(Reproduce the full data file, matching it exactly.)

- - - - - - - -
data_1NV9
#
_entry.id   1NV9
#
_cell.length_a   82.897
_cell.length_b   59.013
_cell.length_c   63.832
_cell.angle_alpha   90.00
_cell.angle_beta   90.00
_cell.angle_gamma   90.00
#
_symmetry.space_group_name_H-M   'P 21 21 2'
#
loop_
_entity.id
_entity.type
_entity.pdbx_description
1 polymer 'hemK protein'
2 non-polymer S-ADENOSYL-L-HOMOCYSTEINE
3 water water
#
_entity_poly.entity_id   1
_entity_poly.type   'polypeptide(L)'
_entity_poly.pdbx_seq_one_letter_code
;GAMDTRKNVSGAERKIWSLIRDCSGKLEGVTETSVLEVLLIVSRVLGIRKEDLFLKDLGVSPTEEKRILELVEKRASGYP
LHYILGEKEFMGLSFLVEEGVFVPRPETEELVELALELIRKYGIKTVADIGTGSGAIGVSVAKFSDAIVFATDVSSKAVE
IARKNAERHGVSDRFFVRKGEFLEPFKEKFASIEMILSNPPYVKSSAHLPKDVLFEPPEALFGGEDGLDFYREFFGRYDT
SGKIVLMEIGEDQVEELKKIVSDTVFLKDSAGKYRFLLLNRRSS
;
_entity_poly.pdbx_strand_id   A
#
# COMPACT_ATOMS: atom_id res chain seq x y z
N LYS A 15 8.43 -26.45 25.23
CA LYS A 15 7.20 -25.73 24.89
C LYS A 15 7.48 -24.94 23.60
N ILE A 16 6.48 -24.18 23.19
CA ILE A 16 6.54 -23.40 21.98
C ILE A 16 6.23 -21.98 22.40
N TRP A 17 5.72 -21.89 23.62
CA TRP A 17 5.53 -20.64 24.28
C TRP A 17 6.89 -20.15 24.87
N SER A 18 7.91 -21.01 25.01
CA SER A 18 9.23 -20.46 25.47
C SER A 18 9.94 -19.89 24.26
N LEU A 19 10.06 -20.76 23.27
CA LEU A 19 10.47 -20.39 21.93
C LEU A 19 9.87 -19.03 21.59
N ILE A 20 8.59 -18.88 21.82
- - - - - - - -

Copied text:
data_1NV9
#
_entry.id   1NV9
#
_cell.length_a   82.897
_cell.length_b   59.013
_cell.length_c   63.832
_cell.angle_alpha   90.00
_cell.angle_beta   90.00
_cell.angle_gamma   90.00
#
_symmetry.space_group_name_H-M   'P 21 21 2'
#
loop_
_entity.id
_entity.type
_entity.pdbx_description
1 polymer 'hemK protein'
2 non-polymer S-ADENOSYL-L-HOMOCYSTEINE
3 water water
#
_entity_poly.entity_id   1
_entity_poly.type   'polypeptide(L)'
_entity_poly.pdbx_seq_one_letter_code
;GAMDTRKNVSGAERKIWSLIRDCSGKLEGVTETSVLEVLLIVSRVLGIRKEDLFLKDLGVSPTEEKRILELVEKRASGYP
LHYILGEKEFMGLSFLVEEGVFVPRPETEELVELALELIRKYGIKTVADIGTGSGAIGVSVAKFSDAIVFATDVSSKAVE
IARKNAERHGVSDRFFVRKGEFLEPFKEKFASIEMILSNPPYVKSSAHLPKDVLFEPPEALFGGEDGLDFYREFFGRYDT
SGKIVLMEIGEDQVEELKKIVSDTVFLKDSAGKYRFLLLNRRSS
;
_entity_poly.pdbx_strand_id   A
#
# COMPACT_ATOMS: atom_id res chain seq x y z
N LYS A 15 8.43 -26.45 25.23
CA LYS A 15 7.20 -25.73 24.89
C LYS A 15 7.48 -24.94 23.60
N ILE A 16 6.48 -24.18 23.19
CA ILE A 16 6.54 -23.40 21.98
C ILE A 16 6.23 -21.98 22.40
N TRP A 17 5.72 -21.89 23.62
CA TRP A 17 5.53 -20.64 24.28
C TRP A 17 6.89 -20.15 24.87
N SER A 18 7.91 -21.01 25.01
CA SER A 18 9.23 -20.46 25.47
C SER A 18 9.94 -19.89 24.26
N LEU A 19 10.06 -20.76 23.27
CA LEU A 19 10.47 -20.39 21.93
C LEU A 19 9.87 -19.03 21.59
N ILE A 20 8.59 -18.88 21.82